By Brett Eversole
The World’s Biggest Company is Getting Bigger
Apple Inc. (NASDAQ:AAPL) is up 18.4% since the beginning of 2017. To put that another way, Apple has added $98 billion in market cap in less than two months.
That’s the equivalent of adding the entire combined value of Ford Motor and FedEx in just eight weeks.
This has sent Apple into a serious uptrend, but the rally may have gone too far, too fast.
You see, Apple recently hit its highest overbought level in history, and that means we could see double-digit losses over the next year. Let me explain.
We always like to buy ignored investments, things no one else is interested in owning. Instead of following the hot trends, we make contrarian bets. That’s how we pocket our largest gains. Buying Apple is not a contrarian bet right now, it’s the exact opposite.
RSI Alert: Apple Now Overbought
Apple is currently at an extremely overbought level based on its relative strength index (RSI).
The RSI is a measure of a stock’s recent gains and losses. It tells us when a stock is overbought or oversold. Oversold stocks tend to rally, and overbought stocks tend to correct. An RSI reading of 70 or higher means a correction is likely, and the recent rally in Apple has moved its RSI to crazy levels. Take a look…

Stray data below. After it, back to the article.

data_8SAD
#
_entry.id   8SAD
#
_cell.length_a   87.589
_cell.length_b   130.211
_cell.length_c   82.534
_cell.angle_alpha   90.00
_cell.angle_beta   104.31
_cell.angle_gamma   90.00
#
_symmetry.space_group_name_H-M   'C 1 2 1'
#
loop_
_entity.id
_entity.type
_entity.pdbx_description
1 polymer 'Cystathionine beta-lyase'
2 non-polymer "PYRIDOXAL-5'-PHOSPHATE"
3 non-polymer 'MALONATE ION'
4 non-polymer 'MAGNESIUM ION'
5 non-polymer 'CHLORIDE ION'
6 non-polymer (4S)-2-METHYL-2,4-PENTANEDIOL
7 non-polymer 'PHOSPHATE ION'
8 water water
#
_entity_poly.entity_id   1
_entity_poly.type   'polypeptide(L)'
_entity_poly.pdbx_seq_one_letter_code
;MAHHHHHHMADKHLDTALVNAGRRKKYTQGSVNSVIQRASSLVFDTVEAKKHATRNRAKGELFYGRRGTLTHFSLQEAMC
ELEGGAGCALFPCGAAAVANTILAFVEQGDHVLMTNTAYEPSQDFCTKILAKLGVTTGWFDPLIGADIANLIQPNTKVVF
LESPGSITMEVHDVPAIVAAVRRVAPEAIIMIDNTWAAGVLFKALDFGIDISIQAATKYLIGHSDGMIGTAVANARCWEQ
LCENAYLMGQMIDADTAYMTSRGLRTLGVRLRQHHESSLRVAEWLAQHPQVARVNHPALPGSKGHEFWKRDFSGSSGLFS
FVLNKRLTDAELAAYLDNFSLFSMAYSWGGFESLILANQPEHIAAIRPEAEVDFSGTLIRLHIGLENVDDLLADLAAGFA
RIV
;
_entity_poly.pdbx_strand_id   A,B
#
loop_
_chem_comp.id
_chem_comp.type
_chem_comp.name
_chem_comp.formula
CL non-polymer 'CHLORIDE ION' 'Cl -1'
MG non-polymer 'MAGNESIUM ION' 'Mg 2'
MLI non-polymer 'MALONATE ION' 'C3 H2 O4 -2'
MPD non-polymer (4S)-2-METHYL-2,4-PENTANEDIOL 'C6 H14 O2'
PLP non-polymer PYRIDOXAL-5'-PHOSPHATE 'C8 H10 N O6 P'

Apple reported fantastic earnings at the end of January, the company beat estimates for revenue and earnings, and the stock soared 6.1% the next day as a result. This pushed Apple to overbought levels, while the stock and its RSI have moved higher since.
Last week, Apple hit an RSI extreme of 90. That’s the highest RSI in Apple’s history, and it’s a warning sign for investors.
You see, Apple’s RSI has only broken above and fallen back below 85 five other times in the last decade. And these were not good times to buy. Take a look:
You don’t become the world’s largest company without massive stock market gains. Over the past 10 years, Apple’s shares have typically gained 6.1% over three months and 26.9% annually.
With numbers like these, it would have been hard to lose money investing in Apple over the last 10 years, but buying its shares at a high RSI level would have been a good way to do it.
Over the past decade, similar overbought RSI levels led to small, 1.2% gains in three months, and 10.2% losses over the next year. That’s nearly a 37-percentage-point underperformance compared with Apple’s typical annual return.
I’m not telling you to short Apple, and I’m not saying its business is in trouble, but Apple’s RSI tells us the market has moved too far, too fast. And history says losses of 10% over the next year are a likely result.
That makes Apple a company to avoid until that changes.